South Australia

Police in South Australia are allowed to conduct breath testing on private property. Under the Road Traffic Act 1961, they have the power to breath test you whether you are driving or attempting to drive or have recently driven or are acting as a driver trainer anywhere and at any time. Police may also require you to submit to a breath test if you are:

  • involved in an accident
  • committing a driving offence
  • behaving in a manner that suggests your ability to drive is impaired,

provided that not more than 8 hours has passed since the driving, and you have been advised of the consequences of not providing a breath sample, and of your right to provide a blood sample instead.

Western Australia

In Western Australia, there is no exception for drivers from whom a breath test is requested by police where the driver is on private property under the Road Traffic Act 1974.

Following an accident or traffic violation, police may require anyone they suspect may have been the driver of a vehicle involved to submit to a breath test.

You don’t have to provide a breath sample if more than 4 hours have passed since the event that led to the breath test request.

Northern Territory

Under the Northern Territory Traffic Act, police are allowed to conduct breath testing on private property.

The police may require you to submit to a breath test if they suspect you are or have been driving under the influence. They may also require it if you were involved in a crash, although this does not apply to a crash on private property.

If you don’t provide a sufficient sample, or if police believe that you may have been driving while over the limit, they can arrest you without warrant and detain you for testing, provided that not more than 4 hours has passed since the event that led to the breath test request.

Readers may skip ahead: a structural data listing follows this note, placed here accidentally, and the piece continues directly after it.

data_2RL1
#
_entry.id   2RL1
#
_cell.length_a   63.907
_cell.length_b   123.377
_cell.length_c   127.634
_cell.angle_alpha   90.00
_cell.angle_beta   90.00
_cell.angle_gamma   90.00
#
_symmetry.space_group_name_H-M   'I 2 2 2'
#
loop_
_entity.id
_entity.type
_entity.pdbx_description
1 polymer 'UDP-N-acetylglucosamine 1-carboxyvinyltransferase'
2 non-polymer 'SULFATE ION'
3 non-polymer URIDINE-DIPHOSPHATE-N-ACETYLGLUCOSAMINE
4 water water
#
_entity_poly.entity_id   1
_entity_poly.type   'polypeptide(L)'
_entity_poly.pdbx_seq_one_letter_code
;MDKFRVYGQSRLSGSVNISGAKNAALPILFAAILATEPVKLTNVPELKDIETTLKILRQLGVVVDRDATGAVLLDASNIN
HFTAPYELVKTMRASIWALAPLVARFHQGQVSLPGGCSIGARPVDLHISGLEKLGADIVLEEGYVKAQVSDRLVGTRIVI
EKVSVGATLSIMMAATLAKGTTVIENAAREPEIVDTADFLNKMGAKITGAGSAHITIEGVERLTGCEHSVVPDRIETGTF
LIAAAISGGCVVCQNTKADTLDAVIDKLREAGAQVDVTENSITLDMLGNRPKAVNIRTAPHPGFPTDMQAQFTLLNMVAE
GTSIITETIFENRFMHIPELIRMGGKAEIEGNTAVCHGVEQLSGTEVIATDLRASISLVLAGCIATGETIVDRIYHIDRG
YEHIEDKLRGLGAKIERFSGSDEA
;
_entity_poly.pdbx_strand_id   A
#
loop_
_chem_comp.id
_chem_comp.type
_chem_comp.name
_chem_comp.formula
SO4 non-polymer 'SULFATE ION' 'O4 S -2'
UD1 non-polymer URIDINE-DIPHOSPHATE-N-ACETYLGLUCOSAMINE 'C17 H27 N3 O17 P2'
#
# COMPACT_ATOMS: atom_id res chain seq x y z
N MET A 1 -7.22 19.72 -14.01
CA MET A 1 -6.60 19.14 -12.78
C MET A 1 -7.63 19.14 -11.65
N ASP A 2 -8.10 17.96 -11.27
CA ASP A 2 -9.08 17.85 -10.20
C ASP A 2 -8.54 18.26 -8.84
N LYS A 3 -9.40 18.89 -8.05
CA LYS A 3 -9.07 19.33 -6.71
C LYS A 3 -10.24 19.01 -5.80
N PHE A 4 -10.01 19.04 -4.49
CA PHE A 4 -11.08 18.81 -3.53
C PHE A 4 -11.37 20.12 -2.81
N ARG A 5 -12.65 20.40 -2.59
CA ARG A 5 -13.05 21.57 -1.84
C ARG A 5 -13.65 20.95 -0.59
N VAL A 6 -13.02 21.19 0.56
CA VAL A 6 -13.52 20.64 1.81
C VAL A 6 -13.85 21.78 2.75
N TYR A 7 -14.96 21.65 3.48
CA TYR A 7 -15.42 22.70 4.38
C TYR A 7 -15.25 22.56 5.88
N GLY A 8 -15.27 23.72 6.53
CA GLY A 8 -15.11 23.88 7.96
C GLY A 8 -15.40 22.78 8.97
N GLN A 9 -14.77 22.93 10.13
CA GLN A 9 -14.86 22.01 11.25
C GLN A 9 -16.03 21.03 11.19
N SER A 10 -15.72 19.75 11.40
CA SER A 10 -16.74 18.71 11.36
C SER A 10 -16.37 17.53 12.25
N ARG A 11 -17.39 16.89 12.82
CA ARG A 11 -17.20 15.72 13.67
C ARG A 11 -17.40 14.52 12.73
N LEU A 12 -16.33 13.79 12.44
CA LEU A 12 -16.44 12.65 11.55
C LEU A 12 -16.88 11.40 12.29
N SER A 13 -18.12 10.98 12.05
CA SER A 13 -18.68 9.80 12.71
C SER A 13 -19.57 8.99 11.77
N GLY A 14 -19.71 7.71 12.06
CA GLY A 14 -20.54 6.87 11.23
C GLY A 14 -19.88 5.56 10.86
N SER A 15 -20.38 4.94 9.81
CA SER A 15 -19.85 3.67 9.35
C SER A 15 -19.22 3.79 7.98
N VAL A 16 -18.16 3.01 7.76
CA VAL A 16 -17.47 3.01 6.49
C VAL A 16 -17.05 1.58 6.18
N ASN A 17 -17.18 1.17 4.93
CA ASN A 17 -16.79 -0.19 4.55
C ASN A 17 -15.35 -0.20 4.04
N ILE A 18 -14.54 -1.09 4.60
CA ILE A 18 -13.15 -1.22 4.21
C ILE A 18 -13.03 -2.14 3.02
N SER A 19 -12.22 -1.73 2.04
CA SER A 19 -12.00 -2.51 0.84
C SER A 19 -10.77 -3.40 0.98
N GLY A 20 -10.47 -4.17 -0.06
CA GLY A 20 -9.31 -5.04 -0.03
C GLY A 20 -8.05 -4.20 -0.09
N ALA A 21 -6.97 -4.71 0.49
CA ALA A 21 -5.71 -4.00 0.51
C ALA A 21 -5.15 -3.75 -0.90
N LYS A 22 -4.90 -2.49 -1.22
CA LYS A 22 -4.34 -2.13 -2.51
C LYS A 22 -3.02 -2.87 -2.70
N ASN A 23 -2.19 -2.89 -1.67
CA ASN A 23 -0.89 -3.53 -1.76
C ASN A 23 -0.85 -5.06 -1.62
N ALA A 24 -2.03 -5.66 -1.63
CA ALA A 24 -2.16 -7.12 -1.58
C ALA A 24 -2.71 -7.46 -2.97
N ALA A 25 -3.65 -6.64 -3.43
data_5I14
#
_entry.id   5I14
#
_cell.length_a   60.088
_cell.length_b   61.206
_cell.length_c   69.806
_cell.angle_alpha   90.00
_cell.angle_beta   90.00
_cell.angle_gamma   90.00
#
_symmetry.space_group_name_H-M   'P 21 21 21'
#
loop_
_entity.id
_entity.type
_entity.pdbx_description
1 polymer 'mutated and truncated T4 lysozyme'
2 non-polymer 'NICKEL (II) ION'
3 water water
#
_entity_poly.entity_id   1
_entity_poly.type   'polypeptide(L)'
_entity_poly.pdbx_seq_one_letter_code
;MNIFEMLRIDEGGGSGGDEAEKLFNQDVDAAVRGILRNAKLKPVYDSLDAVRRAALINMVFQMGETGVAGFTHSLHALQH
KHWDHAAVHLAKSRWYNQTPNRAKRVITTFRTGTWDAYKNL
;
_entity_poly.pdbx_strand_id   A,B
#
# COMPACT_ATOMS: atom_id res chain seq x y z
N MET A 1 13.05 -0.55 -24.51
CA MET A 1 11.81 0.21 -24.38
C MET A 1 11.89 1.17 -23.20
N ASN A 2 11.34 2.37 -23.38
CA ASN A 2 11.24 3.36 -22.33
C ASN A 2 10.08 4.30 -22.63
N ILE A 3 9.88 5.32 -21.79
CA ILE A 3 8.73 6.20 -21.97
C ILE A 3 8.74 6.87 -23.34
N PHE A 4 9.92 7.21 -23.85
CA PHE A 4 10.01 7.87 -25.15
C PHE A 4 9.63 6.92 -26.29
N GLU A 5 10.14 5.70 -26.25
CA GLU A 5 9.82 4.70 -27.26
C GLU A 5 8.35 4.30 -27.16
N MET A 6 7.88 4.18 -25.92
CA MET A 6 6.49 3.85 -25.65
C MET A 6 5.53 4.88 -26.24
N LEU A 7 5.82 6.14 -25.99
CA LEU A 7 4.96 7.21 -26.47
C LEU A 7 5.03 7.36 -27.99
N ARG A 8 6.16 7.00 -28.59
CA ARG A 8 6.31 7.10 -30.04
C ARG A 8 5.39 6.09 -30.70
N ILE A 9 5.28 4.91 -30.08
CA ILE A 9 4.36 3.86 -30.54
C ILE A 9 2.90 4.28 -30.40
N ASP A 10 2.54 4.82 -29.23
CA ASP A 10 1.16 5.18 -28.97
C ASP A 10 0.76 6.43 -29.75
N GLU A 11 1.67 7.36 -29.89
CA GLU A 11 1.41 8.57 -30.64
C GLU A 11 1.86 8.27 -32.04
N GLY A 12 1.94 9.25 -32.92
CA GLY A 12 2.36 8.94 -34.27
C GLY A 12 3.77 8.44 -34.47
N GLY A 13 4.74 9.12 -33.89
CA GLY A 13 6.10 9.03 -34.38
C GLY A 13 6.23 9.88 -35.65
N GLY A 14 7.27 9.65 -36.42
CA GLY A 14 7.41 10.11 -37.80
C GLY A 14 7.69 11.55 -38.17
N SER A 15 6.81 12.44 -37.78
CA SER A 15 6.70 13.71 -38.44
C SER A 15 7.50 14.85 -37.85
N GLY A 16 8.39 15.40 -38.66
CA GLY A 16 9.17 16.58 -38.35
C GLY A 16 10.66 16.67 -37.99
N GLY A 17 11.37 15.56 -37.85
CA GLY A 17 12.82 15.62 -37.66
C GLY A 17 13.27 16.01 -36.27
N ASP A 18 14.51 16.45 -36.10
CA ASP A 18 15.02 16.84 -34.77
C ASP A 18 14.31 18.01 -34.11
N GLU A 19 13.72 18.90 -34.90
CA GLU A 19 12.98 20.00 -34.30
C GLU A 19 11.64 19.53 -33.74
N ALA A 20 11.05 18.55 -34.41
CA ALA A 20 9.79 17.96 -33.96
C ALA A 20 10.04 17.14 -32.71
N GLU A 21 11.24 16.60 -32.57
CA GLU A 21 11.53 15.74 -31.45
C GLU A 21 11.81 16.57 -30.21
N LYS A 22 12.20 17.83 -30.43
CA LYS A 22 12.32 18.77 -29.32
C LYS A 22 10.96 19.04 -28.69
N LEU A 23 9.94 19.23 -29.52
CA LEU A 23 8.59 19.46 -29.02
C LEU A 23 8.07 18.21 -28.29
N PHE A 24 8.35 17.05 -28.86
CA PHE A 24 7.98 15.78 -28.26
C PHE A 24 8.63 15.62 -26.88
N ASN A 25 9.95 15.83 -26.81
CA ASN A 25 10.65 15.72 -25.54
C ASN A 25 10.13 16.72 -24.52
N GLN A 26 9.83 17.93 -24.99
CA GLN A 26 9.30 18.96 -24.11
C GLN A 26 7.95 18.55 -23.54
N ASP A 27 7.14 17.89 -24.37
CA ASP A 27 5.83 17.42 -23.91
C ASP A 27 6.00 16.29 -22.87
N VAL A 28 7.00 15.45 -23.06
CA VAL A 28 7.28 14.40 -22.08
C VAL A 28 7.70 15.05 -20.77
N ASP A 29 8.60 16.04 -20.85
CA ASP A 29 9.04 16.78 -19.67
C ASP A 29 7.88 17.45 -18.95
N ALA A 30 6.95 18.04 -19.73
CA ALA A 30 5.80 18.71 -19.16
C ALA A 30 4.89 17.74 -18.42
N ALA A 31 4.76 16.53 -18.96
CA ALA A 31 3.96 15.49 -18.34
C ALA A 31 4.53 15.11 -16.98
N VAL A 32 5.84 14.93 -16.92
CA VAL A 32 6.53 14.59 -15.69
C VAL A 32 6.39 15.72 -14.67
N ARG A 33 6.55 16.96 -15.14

Queensland

Under the Transport Operations (Road Use Management) Act 1995, police may require anyone anywhere to provide a breath test, either at a police station or any other place.

If you don’t submit to the test voluntarily, police may use as much force as necessary to take you for testing.

You can be tested if they reasonably suspect that during the previous 3 hours you were driving or attempting to drive or in charge of a motor vehicle, tram or train, if it was involved in an incident resulting in injury, death or damage to property.

Tasmania

Under the Road Safety (Alcohol and Drugs) Act 1970, if police have reasonable grounds to suspect you’ve been driving under the influence, they may, within 3 hours of the driving, arrest you without warrant and/or impound your vehicle, and take you to be tested or test you wherever you are. Consequently, police can conduct breath testing on private property. They can also enter your vehicle using such force as is necessary.

This article reflects the state of the law as at 31 May 2016. It is intended to be of a general nature only and does not constitute legal advice. If you require legal assistance, please telephone 1300 636 846 or request a consultation at gotocourt.com.au.